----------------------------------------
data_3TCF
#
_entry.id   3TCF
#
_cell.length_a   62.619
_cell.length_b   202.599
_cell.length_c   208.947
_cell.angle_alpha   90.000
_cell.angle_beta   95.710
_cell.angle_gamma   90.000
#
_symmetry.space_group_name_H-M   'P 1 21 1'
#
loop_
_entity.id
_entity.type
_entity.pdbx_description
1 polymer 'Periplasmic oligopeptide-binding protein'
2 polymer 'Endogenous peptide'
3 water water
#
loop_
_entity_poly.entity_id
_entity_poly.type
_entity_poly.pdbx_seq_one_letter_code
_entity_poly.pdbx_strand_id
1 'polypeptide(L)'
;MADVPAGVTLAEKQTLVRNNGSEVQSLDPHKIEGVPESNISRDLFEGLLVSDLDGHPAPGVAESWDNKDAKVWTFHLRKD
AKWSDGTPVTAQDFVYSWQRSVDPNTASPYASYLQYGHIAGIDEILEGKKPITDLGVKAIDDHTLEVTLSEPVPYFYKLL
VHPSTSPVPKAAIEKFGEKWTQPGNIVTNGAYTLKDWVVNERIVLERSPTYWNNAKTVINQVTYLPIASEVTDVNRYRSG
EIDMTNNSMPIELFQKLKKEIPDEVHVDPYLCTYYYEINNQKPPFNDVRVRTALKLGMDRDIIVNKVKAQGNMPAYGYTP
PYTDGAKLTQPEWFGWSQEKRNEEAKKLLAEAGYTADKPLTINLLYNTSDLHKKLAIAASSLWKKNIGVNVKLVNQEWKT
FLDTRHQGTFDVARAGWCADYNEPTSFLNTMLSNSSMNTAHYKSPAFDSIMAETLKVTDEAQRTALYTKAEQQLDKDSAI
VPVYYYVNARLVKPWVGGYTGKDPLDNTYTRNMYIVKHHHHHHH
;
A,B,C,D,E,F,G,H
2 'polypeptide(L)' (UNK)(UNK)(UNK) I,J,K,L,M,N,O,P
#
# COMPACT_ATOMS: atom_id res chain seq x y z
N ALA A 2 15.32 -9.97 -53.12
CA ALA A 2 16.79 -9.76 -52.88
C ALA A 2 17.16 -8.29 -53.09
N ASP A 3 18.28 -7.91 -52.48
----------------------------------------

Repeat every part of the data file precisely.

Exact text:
data_3TCF
#
_entry.id   3TCF
#
_cell.length_a   62.619
_cell.length_b   202.599
_cell.length_c   208.947
_cell.angle_alpha   90.000
_cell.angle_beta   95.710
_cell.angle_gamma   90.000
#
_symmetry.space_group_name_H-M   'P 1 21 1'
#
loop_
_entity.id
_entity.type
_entity.pdbx_description
1 polymer 'Periplasmic oligopeptide-binding protein'
2 polymer 'Endogenous peptide'
3 water water
#
loop_
_entity_poly.entity_id
_entity_poly.type
_entity_poly.pdbx_seq_one_letter_code
_entity_poly.pdbx_strand_id
1 'polypeptide(L)'
;MADVPAGVTLAEKQTLVRNNGSEVQSLDPHKIEGVPESNISRDLFEGLLVSDLDGHPAPGVAESWDNKDAKVWTFHLRKD
AKWSDGTPVTAQDFVYSWQRSVDPNTASPYASYLQYGHIAGIDEILEGKKPITDLGVKAIDDHTLEVTLSEPVPYFYKLL
VHPSTSPVPKAAIEKFGEKWTQPGNIVTNGAYTLKDWVVNERIVLERSPTYWNNAKTVINQVTYLPIASEVTDVNRYRSG
EIDMTNNSMPIELFQKLKKEIPDEVHVDPYLCTYYYEINNQKPPFNDVRVRTALKLGMDRDIIVNKVKAQGNMPAYGYTP
PYTDGAKLTQPEWFGWSQEKRNEEAKKLLAEAGYTADKPLTINLLYNTSDLHKKLAIAASSLWKKNIGVNVKLVNQEWKT
FLDTRHQGTFDVARAGWCADYNEPTSFLNTMLSNSSMNTAHYKSPAFDSIMAETLKVTDEAQRTALYTKAEQQLDKDSAI
VPVYYYVNARLVKPWVGGYTGKDPLDNTYTRNMYIVKHHHHHHH
;
A,B,C,D,E,F,G,H
2 'polypeptide(L)' (UNK)(UNK)(UNK) I,J,K,L,M,N,O,P
#
# COMPACT_ATOMS: atom_id res chain seq x y z
N ALA A 2 15.32 -9.97 -53.12
CA ALA A 2 16.79 -9.76 -52.88
C ALA A 2 17.16 -8.29 -53.09
N ASP A 3 18.28 -7.91 -52.48